Green line — the standard of modernity
The Bitcoin blockchain uses the Proof of Work (PoW) consensus mechanism to avoid double spending and manipulation.
The process of creating a valid block is largely based on trial and error, where miners make numerous attempts to find the correct value for a block component called a “nonce”, and hope that the hash of the resulting block of transactions will meet the requirements given the given complexity.
In fact, this is “crunching numbers” — the computational work of finding the nonce parameter by enumerating the values (the so-called “brute force” method) and subsequent hashing. For this reason, mining is sometimes compared to a lottery in which a participant goes through numbers in the hope of finding a winning one. The number of attempts (hashes per second) is determined by the hash rate of the mining equipment.
The difficulty of these puzzles is regularly adjusted to accommodate changes in connected processing power and to maintain an interval of approximately 10 minutes between each block being added.
The miner who is the first to solve the puzzle gets the right to add the block he created to the blockchain and for this receives a reward in the form of the emission of new bitcoins and commissions from each transaction in the added block.
Since Bitcoin mining can provide a solid stream of income, people all over the world are very willing to run power-hungry computing equipment in order to receive rewards for the added blocks. In addition, the operation of this equipment is accompanied by the release of heat and additional energy costs for cooling are required.
Over the years, this has resulted in the total energy consumption of the Bitcoin network growing to colossal proportions as the price of the cryptocurrency rises.
The entire Bitcoin mining network now uses more power than a number of countries. According to the research platform Digiconomist, the average annual energy consumption of the Bitcoin network is about 79.63 terawatt-hours (TWh).
According to other studies conducted by scientists at the University of Cambridge, the Bitcoin network consumes about 127.7 terawatt-hours (TWh) of electricity annually. This is more than the energy consumption of all Argentina.
It should be noted that if the total hashrate of the Bitcoin network can be easily calculated, then it is impossible to make the same calculation for its power consumption, since there is no exact data on the power consumption of all mining equipment, both computing and auxiliary, including cooling.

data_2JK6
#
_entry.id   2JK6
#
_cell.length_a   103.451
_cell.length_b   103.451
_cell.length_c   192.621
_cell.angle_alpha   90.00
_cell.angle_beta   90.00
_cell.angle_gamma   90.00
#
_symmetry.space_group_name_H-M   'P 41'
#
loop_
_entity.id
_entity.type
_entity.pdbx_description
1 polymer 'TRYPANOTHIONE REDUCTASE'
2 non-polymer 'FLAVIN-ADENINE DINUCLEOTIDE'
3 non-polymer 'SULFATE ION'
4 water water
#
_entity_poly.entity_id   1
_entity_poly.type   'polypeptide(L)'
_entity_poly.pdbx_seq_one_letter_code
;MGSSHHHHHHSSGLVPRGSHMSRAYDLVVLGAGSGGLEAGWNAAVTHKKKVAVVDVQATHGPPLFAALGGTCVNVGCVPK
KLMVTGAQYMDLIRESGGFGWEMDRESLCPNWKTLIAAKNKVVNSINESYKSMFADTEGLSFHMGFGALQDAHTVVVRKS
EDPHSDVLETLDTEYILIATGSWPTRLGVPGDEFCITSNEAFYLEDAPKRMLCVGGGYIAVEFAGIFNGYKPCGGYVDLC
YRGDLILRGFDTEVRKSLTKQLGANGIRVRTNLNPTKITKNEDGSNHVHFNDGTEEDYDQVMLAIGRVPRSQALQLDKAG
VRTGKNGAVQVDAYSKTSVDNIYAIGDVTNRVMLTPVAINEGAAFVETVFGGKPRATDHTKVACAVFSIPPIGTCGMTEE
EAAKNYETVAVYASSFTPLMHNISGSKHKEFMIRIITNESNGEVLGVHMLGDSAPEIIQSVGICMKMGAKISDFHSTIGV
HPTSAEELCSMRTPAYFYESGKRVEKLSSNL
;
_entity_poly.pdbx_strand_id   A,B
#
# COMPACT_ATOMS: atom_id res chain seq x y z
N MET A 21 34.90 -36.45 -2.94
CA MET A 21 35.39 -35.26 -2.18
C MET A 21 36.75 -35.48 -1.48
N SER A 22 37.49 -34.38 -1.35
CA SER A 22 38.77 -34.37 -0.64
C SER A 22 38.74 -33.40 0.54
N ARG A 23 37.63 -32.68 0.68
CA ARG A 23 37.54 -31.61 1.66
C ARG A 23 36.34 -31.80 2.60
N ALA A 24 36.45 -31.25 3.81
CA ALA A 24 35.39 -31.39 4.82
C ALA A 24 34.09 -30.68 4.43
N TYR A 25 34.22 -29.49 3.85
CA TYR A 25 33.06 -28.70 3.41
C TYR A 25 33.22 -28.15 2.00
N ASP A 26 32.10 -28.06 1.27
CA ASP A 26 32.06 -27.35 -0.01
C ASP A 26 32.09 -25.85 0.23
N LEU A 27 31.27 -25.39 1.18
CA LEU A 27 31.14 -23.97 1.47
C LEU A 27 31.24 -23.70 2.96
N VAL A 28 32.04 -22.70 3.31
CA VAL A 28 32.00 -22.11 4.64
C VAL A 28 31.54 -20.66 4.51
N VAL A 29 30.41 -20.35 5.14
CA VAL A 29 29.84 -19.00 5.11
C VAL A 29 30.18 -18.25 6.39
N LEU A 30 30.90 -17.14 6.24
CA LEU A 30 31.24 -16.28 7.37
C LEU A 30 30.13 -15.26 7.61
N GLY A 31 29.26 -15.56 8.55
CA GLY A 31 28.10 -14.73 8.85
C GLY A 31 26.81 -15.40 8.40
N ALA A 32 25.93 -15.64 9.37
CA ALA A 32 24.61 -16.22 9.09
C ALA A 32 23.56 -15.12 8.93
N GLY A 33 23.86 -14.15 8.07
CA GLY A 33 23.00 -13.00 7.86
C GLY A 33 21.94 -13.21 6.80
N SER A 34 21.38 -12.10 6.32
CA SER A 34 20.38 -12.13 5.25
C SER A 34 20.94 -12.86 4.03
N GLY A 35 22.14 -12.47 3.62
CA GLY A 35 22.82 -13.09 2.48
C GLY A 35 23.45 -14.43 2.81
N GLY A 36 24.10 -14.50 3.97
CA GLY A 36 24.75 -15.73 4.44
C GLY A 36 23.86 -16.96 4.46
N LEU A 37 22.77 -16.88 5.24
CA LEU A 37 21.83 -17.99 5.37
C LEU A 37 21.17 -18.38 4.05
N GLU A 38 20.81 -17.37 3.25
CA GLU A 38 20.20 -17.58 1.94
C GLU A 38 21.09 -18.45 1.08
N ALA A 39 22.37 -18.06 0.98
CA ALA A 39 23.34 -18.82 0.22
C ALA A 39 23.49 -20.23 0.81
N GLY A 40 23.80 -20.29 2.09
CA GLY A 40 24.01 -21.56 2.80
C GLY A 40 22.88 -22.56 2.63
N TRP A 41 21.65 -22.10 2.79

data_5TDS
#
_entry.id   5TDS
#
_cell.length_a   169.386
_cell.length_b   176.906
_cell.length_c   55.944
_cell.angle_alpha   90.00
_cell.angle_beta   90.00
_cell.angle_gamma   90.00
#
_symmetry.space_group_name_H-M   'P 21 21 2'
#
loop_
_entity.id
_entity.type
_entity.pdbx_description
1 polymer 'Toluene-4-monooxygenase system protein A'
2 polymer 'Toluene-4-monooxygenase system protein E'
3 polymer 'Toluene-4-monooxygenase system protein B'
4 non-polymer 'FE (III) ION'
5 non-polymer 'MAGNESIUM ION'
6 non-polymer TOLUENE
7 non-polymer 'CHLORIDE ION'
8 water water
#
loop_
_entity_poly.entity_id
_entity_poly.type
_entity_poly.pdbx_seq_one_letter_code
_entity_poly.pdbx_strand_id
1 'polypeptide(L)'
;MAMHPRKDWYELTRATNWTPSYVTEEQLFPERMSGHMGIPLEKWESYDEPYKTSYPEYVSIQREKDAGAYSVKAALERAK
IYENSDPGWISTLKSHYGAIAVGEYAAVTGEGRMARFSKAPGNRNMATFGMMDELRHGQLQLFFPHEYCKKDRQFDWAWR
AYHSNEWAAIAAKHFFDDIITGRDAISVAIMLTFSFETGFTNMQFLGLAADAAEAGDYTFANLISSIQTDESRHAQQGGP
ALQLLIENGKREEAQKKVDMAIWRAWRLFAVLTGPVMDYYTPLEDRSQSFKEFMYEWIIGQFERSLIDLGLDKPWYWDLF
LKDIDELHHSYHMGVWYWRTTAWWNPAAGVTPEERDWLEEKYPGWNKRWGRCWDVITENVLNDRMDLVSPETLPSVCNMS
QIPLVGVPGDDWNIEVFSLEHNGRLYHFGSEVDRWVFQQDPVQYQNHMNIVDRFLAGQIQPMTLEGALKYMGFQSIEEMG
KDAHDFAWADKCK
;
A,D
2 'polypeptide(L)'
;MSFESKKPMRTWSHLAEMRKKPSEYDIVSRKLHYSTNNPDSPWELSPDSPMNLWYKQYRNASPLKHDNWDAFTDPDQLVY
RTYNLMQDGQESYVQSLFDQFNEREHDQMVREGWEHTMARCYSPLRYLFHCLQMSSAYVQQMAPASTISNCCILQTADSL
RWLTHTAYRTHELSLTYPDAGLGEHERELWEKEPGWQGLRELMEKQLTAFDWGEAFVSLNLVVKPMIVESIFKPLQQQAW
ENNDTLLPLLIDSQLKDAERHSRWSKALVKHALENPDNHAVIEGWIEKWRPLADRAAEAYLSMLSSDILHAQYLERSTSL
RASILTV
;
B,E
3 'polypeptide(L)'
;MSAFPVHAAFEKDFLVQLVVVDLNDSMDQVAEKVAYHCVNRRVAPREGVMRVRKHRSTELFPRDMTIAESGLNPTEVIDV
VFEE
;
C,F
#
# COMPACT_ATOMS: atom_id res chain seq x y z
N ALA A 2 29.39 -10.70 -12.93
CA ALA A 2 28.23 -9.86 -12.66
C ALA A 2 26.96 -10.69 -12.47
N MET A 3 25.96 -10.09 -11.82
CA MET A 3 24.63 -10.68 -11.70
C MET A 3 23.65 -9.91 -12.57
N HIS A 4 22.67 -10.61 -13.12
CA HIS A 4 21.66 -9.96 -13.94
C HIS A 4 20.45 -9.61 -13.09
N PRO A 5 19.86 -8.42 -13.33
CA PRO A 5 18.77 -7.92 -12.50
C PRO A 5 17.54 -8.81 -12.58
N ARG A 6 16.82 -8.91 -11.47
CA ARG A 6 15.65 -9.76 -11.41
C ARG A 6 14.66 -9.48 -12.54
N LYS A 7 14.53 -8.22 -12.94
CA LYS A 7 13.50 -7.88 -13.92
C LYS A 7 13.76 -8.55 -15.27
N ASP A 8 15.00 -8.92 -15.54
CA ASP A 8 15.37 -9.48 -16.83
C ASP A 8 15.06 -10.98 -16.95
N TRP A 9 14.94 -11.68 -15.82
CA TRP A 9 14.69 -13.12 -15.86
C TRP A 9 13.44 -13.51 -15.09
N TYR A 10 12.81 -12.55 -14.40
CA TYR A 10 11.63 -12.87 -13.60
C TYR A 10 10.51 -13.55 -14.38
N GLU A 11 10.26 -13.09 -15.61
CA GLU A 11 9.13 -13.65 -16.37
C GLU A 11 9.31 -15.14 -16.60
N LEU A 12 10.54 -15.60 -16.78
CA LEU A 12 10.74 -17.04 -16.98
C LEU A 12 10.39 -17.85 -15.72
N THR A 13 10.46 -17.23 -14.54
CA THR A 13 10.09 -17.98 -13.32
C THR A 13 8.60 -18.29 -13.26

But Bitcoin’s biggest problem is perhaps not even its huge energy consumption, but the fact that a significant proportion of mining enterprises are located in regions (mainly in China) that rely heavily on coal energy (either directly or from the purpose of load balancing).
Simply put, according to energy researcher at the Technical University of Munich Christian Stoll, coal powers Bitcoin.
This leads to a large carbon footprint — the release of carbon dioxide (carbon dioxide) into the Earth’s atmosphere.
Scope and impact
In 2019, Christian Stoll and his team conducted a study and calculated the annual range of carbon emissions from Bitcoin’s mining capacity. They got values from 22.0 to 22.9 million tons of CO2 — this is the equivalent of carbon dioxide emitted by a US city like Kansas City.
In the November 2018 carbon emissions ranking, Bitcoin ranked between Jordan and Sri Lanka (82nd and 83rd in terms of emissions). Since then, Bitcoin’s carbon footprint has only increased.
Currently, the carbon footprint of the Bitcoin network is already estimated at 37.82 million tons of CO2. Which is comparable to the carbon dioxide emissions of a country like Slovakia.
Another study, the results of which were released in October 2018, said that the energy costs of mining Bitcoin alone could generate as much CO2 emissions as possible to raise the temperature of our planet by more than 2 ° C in less than three decades.
But not everyone agrees with this conclusion and believes that such estimates are overestimated, as miners increasingly turn to sources of cheap renewable energy, such as hydropower.
In a special report published in late 2019, Christopher Bendixen of the CoinShares research group argues that most estimates of Bitcoin’s carbon footprint underestimate the role of renewables in mining. Just like data centers run by big tech companies, big mining companies can place their farms where the cheapest energy is, which is often renewable, he said.
It is important to understand that energy consumption is not necessarily equivalent to carbon dioxide emissions and environmental pollution. For example, one kilowatt-hour (kWh) of electricity from a coal-fired power plant has a significantly different environmental impact than 1 kWh of electricity from a solar park.
To determine the carbon footprint of the Bitcoin network and therefore its real impact on the environment, it is necessary to take a closer look at the actual balance (i.e. all sources of energy used to generate electricity).
More recently, studies have shown that renewable energy sources such as hydropower, solar and wind power account for a growing share of total electricity consumption. However, estimates vary greatly, ranging from about 20% of the total energy balance to over 70%.
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